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Although you did say websites, if you want to learn C++ I'd definitely recommend 'C++ Primer' (4th ed.). It teaches the right things, in the right order, in the right way. Stay dead clear of 'C++ for dummies' (not to be confused with 'c++ all-in-one reference for dummies', quite a good book) - it uses character arrays and (gasp) suggests that STL strings are an 'advanced' feature not to be used by beginners. Reality's quite the other way around. small print Books aren't hard to find in .pdf files all over the internet. –  Schnommus Jul 14 '11 at 14:42
    
Also make sure you check cplusplus.com very often, it is a really good reference. –  mcwise Jul 3 '12 at 11:00

6 Answers 6

Wikibooks has several rough drafts of books on various aspects of C++. Some of them are already pretty good.

When you help edit those books, or at least point out the bits that still don't make sense, it helps you learn through teaching: Trying to teach something to other people often helps us understand it more fully.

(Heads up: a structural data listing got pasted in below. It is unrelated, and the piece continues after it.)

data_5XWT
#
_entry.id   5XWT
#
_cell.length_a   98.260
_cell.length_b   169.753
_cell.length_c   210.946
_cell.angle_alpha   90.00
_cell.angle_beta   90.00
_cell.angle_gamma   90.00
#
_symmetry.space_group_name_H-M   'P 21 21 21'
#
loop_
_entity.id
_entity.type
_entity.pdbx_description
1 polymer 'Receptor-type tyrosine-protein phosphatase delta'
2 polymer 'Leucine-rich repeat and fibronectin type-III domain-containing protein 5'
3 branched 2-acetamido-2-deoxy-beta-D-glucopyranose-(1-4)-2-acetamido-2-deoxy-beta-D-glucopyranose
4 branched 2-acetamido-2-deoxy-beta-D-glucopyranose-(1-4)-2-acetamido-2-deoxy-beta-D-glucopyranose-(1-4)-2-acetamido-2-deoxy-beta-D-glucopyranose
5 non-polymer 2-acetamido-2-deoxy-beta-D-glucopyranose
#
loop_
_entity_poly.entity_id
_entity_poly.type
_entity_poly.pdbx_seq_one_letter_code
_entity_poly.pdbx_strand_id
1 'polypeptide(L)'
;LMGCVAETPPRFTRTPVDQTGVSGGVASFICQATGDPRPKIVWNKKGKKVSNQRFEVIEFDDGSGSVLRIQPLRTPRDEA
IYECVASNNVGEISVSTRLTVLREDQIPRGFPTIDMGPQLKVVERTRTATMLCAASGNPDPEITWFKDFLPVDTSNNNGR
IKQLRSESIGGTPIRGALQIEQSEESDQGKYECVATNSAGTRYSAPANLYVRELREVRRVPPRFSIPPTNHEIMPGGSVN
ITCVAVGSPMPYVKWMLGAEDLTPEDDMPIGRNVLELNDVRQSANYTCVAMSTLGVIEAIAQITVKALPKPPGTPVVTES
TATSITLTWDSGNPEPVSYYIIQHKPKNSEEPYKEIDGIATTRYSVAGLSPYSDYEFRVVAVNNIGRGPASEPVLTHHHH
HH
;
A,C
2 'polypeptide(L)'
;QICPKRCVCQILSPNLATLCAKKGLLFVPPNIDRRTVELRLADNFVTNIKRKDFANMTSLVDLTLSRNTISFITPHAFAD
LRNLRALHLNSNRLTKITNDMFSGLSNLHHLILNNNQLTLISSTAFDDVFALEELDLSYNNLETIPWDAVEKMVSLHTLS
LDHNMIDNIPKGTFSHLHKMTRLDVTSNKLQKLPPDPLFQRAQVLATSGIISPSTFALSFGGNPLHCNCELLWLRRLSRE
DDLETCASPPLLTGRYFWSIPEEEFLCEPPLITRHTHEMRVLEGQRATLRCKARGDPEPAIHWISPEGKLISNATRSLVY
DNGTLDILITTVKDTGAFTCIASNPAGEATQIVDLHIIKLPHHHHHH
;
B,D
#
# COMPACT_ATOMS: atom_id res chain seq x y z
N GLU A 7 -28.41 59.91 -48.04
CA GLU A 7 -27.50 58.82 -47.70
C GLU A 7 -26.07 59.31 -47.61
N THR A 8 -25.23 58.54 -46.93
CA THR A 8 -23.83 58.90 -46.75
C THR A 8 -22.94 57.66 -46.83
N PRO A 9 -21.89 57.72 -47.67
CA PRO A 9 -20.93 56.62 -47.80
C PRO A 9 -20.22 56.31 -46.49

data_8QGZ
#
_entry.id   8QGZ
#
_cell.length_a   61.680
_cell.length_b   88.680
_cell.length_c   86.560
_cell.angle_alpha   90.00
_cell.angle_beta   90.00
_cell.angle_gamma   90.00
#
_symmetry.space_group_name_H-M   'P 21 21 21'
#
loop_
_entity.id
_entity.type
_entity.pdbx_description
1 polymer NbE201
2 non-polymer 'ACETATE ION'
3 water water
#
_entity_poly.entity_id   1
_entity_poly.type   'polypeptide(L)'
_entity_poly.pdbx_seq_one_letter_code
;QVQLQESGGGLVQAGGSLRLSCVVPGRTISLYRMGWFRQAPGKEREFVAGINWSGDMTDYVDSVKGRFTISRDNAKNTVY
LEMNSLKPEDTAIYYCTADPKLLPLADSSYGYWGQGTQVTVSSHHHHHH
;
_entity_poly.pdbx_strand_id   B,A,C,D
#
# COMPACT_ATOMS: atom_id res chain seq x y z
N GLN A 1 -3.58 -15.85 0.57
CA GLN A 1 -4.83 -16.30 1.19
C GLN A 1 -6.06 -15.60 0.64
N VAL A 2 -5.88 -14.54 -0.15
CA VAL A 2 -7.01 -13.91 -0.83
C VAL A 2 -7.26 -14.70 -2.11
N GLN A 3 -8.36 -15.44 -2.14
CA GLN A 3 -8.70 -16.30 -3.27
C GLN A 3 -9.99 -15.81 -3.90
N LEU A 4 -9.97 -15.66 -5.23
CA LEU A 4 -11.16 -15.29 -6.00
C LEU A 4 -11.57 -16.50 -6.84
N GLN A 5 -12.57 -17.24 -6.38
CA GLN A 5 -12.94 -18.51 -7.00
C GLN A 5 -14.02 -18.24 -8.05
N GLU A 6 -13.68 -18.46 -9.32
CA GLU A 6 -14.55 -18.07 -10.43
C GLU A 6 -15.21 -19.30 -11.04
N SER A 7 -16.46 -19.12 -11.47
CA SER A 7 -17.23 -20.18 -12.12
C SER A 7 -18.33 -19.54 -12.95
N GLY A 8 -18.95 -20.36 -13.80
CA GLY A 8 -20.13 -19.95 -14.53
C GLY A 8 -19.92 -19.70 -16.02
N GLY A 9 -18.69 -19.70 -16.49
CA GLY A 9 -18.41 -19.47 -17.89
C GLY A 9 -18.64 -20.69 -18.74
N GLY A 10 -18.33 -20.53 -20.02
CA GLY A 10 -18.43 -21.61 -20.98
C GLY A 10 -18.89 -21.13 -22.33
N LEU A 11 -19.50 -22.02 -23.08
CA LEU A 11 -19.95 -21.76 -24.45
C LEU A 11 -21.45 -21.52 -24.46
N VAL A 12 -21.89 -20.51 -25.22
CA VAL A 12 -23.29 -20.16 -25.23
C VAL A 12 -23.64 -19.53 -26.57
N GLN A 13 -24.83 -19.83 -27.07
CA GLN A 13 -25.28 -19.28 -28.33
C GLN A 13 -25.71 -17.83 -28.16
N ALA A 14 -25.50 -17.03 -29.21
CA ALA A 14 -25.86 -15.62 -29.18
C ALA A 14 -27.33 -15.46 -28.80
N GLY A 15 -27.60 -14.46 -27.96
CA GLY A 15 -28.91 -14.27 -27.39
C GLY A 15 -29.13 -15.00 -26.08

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C++ FAQ Lite:

http://www.parashift.com/c++-faq-lite/

This is THE C++ tutorial in my most humble of opinions. I've been programming in C++ for over 8 years at least, and I still reference this page from time to time, and sometimes go through and read it when I have downtime just as a refresher. It's well structured, covers the bases well, goes over the "gotchas" that C++ has sprinkled throughout, along with the things that make C++ (and object oriented programming) so powerful. I highly recommend giving it a whirl.

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This definitely won't be easy. C++ is a very difficult language and it takes years of experience to program decently in it. With the new standard to come, things have become even more complex.